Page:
Last year, Macworld checked in with Mozilla’s Firefox 5. Since then, an accelerated release cycle has rocketed the popular open-source browser nine full version numbers ahead. While its developers have bundled in several welcome improvements in that time, anyone using Firefox 14 won’t find too many new features, unless you happen to be a Web developer.
Bring on the newness
Like many of its recent updates, Firefox 14 bundles in just a handful of new features. Most notably, it now submits all Google searches securely via HTTPS, whether through the “awesome bar,” the search bar, or by right-clicking on selected text. This purportedly keeps any third parties between you and Google from seeing what you’re searching for—a handy tool for those using Firefox in less democratic regions.
Having previously added Mac OS gesture support (albeit without Safari’s slick graphical flair), Firefox 14 now fully embraces Lion’s Fullscreen mode. If you care to dive into the program’s configuration files, you can also tell the browser not to load Flash or any other plugins unless you first click to authorize them—an ability previously only available through third-party extensions.
Other features added since our previous review include one reminiscent of Opera’s Speed Dial or Safari’s Top Sites. Firefox now displays a grid of previously visited pages whenever you open a new tab. However, unlike those other browsers, Firefox doesn’t display graphical previews of the pages. And if you don’t do much browsing with Firefox, you won’t find the pages it chooses by default particularly useful.
Beneath its surface, Firefox has admirably bulked up its support for CSS transformations and WebGL 3D graphics. Some, though not all, demos of 3-D CSS transformations worked well in Firefox 14, and WebGL sites ran smoothly. Unfortunately, despite recent indications that Firefox had warmed to the idea of incorporating H.264 video support (like Safari does), version 14 still only supports the rival WebM format for HTML5 video.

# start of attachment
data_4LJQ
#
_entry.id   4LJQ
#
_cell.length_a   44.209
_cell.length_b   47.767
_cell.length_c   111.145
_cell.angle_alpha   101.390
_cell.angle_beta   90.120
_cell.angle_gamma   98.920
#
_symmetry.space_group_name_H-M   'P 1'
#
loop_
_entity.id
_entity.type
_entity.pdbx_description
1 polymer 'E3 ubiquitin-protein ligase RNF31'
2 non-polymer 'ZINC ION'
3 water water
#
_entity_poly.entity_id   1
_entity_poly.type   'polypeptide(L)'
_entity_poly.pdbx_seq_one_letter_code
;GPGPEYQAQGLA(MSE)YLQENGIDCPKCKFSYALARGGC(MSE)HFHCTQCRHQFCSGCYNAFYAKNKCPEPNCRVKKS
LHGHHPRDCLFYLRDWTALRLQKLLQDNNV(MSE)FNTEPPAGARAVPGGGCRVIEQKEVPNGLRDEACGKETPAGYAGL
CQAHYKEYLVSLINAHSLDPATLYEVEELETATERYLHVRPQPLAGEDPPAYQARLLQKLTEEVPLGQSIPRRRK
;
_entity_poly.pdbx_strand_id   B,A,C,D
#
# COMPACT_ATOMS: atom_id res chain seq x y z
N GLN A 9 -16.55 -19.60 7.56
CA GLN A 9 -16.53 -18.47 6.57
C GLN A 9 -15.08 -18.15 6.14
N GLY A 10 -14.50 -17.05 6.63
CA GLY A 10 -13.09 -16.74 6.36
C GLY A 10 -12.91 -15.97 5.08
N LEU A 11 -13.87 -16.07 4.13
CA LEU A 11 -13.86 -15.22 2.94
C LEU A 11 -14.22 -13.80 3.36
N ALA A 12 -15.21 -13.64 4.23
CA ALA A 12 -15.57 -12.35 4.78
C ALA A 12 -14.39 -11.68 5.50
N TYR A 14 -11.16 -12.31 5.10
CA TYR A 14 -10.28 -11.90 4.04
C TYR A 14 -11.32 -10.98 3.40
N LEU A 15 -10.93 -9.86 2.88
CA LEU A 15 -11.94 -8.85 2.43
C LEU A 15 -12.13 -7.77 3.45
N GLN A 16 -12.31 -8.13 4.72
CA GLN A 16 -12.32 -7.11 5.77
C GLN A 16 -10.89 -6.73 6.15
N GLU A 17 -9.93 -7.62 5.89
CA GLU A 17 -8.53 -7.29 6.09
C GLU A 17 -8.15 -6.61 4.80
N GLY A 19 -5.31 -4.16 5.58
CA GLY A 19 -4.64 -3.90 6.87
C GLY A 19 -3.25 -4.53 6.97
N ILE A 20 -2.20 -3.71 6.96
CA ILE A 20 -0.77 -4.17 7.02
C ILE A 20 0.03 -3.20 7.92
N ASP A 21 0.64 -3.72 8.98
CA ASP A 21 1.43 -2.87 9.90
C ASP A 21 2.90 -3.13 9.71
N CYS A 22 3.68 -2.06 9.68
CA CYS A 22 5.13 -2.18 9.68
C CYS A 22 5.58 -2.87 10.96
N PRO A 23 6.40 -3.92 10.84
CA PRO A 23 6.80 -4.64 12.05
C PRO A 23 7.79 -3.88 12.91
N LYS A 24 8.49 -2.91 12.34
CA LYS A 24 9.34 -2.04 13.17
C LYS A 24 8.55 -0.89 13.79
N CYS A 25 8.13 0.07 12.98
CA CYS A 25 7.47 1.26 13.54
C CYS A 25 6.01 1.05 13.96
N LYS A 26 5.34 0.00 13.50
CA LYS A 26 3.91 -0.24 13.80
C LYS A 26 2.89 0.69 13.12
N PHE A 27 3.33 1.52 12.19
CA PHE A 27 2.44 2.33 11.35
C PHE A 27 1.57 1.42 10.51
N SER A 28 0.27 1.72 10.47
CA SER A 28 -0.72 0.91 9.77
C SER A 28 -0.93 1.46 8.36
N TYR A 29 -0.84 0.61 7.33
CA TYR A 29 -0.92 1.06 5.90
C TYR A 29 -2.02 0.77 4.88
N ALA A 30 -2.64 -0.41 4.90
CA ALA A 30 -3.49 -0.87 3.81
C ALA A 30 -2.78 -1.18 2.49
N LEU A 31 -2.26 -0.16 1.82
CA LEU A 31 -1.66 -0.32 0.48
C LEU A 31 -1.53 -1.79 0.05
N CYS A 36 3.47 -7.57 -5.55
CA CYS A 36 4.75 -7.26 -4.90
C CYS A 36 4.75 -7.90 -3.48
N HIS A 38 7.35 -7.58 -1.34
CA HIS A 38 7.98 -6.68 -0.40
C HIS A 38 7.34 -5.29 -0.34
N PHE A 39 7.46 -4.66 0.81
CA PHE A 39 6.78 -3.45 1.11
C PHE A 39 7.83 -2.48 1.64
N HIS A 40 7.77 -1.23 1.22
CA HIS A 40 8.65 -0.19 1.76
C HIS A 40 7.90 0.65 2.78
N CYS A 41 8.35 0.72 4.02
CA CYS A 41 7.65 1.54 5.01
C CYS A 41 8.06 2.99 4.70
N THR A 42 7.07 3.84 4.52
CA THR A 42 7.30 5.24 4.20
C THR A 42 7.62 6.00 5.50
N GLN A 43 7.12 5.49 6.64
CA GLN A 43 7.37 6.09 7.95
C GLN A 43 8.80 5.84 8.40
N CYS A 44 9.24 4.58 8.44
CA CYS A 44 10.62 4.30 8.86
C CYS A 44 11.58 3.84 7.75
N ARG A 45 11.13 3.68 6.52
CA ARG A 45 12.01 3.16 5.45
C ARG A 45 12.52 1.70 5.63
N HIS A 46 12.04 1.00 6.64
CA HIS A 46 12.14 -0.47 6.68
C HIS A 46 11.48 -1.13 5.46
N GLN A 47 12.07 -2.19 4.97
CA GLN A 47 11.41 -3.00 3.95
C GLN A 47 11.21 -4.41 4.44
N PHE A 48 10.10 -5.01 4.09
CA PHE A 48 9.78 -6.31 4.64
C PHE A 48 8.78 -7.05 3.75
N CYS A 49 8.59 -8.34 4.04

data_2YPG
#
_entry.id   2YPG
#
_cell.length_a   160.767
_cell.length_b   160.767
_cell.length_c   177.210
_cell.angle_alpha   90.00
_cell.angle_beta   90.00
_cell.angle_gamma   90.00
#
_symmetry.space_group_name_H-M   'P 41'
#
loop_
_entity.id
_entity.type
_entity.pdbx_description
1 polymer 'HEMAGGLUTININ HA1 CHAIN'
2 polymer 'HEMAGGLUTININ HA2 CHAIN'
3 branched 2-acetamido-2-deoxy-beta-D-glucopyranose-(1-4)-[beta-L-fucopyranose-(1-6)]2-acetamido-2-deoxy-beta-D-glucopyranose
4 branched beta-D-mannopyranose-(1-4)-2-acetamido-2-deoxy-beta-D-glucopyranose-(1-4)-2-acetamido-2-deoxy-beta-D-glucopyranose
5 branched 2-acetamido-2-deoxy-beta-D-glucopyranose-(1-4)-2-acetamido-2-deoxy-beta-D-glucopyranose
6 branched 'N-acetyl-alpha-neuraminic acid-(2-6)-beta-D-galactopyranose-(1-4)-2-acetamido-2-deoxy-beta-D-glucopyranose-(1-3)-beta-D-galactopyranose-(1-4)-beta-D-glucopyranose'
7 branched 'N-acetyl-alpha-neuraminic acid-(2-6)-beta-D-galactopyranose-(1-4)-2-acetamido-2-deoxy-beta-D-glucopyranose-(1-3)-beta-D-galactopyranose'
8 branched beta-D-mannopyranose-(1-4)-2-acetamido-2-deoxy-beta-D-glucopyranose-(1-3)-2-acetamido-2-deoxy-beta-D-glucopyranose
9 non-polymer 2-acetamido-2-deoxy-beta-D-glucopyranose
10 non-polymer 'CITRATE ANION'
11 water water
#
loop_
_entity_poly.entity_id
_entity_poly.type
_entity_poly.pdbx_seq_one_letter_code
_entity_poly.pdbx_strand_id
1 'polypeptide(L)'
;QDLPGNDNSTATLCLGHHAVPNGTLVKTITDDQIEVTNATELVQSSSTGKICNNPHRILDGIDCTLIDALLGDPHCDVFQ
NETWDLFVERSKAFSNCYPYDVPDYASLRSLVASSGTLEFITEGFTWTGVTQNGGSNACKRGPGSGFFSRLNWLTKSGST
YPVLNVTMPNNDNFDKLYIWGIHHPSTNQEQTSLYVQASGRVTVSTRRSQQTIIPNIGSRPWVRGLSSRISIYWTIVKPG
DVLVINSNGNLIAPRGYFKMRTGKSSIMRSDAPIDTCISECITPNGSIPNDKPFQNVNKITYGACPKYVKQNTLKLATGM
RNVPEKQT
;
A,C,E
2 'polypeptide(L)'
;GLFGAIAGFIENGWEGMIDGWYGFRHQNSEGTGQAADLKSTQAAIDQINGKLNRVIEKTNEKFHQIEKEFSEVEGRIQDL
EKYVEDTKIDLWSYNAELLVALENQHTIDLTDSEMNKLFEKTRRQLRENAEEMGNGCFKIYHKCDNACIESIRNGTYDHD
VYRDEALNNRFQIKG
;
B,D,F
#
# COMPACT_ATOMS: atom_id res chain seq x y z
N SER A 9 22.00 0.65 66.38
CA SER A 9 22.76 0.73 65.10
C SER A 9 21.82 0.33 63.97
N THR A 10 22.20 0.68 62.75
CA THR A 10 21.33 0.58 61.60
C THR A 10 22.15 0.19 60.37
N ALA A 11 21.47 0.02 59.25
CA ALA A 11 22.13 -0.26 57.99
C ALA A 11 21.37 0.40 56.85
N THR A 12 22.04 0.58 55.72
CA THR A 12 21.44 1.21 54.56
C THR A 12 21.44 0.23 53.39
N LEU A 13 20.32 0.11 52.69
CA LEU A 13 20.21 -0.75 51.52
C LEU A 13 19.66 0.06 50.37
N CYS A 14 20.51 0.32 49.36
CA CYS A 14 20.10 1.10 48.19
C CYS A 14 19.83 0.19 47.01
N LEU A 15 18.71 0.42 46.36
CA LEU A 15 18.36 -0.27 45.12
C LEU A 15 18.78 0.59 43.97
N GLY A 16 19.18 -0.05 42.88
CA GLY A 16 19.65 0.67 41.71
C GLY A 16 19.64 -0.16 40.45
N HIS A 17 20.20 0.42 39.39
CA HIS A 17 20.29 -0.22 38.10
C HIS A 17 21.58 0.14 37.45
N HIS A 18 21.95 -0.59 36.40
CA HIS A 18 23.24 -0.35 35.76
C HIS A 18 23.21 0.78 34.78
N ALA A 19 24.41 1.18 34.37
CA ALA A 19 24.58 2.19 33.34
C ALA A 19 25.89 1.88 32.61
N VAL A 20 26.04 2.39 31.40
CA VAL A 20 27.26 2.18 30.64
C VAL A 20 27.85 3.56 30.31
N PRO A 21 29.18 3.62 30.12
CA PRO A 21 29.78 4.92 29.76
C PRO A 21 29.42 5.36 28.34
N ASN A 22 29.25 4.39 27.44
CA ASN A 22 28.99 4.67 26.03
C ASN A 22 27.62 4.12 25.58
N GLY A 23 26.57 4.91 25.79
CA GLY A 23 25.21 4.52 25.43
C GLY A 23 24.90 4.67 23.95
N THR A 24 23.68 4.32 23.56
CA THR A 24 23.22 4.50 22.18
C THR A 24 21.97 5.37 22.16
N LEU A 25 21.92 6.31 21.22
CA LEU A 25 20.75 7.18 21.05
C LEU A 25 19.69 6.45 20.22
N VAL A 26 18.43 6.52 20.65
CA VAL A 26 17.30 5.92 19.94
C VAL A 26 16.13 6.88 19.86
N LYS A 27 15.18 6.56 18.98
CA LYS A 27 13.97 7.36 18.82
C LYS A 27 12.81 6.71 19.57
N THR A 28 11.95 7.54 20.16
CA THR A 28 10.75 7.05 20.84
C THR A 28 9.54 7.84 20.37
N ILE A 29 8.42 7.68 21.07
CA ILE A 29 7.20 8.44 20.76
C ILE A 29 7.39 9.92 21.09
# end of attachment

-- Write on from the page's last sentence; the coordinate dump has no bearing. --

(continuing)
If I’ve sounded nonplussed thus far, I need to give Firefox abundant credit for its suite of tools for Web developers. It’s by far the best I’ve seen in any browser, both in its breadth and its visual style.
They may not replace a dedicated Web design tool, but Firefox’s suite of coder-friendly features definitely go the extra mile.
Keeping up with the Chromeses
With one unfortunate exception, Firefox’s engineers have ensured that their browser stays current with its rivals’ ever-accelerating performance. But don’t come to Firefox 14 expecting the biggest, baddest browser around. Though version 14 feels fast and fluid in regular use, benchmark tests place it squarely in the middle of the pack.
HTML5 graphics weren’t Firefox 14’s forte. The browser scored dead last by wide margins in both vector and bitmap graphics performance, running the test suite’s demos at woefully puny frame rates. It perked up considerably when manipulating HTML5 text, but still finished a very close third after Opera and Safari.
Benchmarks: Firefox 14
|Browser||SunSpider||Acid3||HTML5 Vector||HTML5 Bitmap||HTML5 Text||HTML5 Compliance|
Macworld’s buying advice
While I’m glad to see Firefox, like Chrome, nimbly fixing bugs and rolling in new features, it still seems silly to award each new bundle of minor updates with a whole new version number. And, like it has for years now, Firefox still seems more interested in testing out new bells and whistles than smoking its rivals with raw speed and power.
Still, I very much liked Firefox 4, on which the new version’s still based, and I find version 14 just as friendly, fleet-footed, and easy to use. It lands pleasantly between Safari’s slick design sense and Chrome’s quickness. Anyone not enamored with either of those browsers should definitely give Firefox a try.
[Nathan Alderman is a writer, copy editor, and difficult person to impress in Alexandria, Va.]